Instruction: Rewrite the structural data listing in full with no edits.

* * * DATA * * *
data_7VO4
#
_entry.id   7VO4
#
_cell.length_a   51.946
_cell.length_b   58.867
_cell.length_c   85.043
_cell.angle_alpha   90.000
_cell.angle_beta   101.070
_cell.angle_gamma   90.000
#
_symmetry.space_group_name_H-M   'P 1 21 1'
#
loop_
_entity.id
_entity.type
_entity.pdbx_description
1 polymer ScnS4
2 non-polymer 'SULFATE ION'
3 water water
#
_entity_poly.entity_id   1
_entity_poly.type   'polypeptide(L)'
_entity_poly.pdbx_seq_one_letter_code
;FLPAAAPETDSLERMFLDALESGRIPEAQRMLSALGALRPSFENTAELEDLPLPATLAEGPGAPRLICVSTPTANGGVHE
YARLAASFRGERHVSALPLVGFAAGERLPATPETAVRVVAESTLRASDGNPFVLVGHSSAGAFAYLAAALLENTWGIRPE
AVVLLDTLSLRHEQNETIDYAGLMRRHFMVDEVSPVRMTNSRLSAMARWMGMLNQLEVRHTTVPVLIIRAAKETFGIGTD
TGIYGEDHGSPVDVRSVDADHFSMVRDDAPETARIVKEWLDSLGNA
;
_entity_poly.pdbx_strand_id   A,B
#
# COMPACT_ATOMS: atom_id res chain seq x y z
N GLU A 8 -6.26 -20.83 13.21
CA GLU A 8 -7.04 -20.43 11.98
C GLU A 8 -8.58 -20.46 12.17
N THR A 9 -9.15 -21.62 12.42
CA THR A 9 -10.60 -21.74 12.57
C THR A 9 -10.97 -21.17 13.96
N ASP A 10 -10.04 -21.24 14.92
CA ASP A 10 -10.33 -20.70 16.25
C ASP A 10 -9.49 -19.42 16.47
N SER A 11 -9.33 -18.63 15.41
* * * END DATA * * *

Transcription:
data_7VO4
#
_entry.id   7VO4
#
_cell.length_a   51.946
_cell.length_b   58.867
_cell.length_c   85.043
_cell.angle_alpha   90.000
_cell.angle_beta   101.070
_cell.angle_gamma   90.000
#
_symmetry.space_group_name_H-M   'P 1 21 1'
#
loop_
_entity.id
_entity.type
_entity.pdbx_description
1 polymer ScnS4
2 non-polymer 'SULFATE ION'
3 water water
#
_entity_poly.entity_id   1
_entity_poly.type   'polypeptide(L)'
_entity_poly.pdbx_seq_one_letter_code
;FLPAAAPETDSLERMFLDALESGRIPEAQRMLSALGALRPSFENTAELEDLPLPATLAEGPGAPRLICVSTPTANGGVHE
YARLAASFRGERHVSALPLVGFAAGERLPATPETAVRVVAESTLRASDGNPFVLVGHSSAGAFAYLAAALLENTWGIRPE
AVVLLDTLSLRHEQNETIDYAGLMRRHFMVDEVSPVRMTNSRLSAMARWMGMLNQLEVRHTTVPVLIIRAAKETFGIGTD
TGIYGEDHGSPVDVRSVDADHFSMVRDDAPETARIVKEWLDSLGNA
;
_entity_poly.pdbx_strand_id   A,B
#
# COMPACT_ATOMS: atom_id res chain seq x y z
N GLU A 8 -6.26 -20.83 13.21
CA GLU A 8 -7.04 -20.43 11.98
C GLU A 8 -8.58 -20.46 12.17
N THR A 9 -9.15 -21.62 12.42
CA THR A 9 -10.60 -21.74 12.57
C THR A 9 -10.97 -21.17 13.96
N ASP A 10 -10.04 -21.24 14.92
CA ASP A 10 -10.33 -20.70 16.25
C ASP A 10 -9.49 -19.42 16.47
N SER A 11 -9.33 -18.63 15.41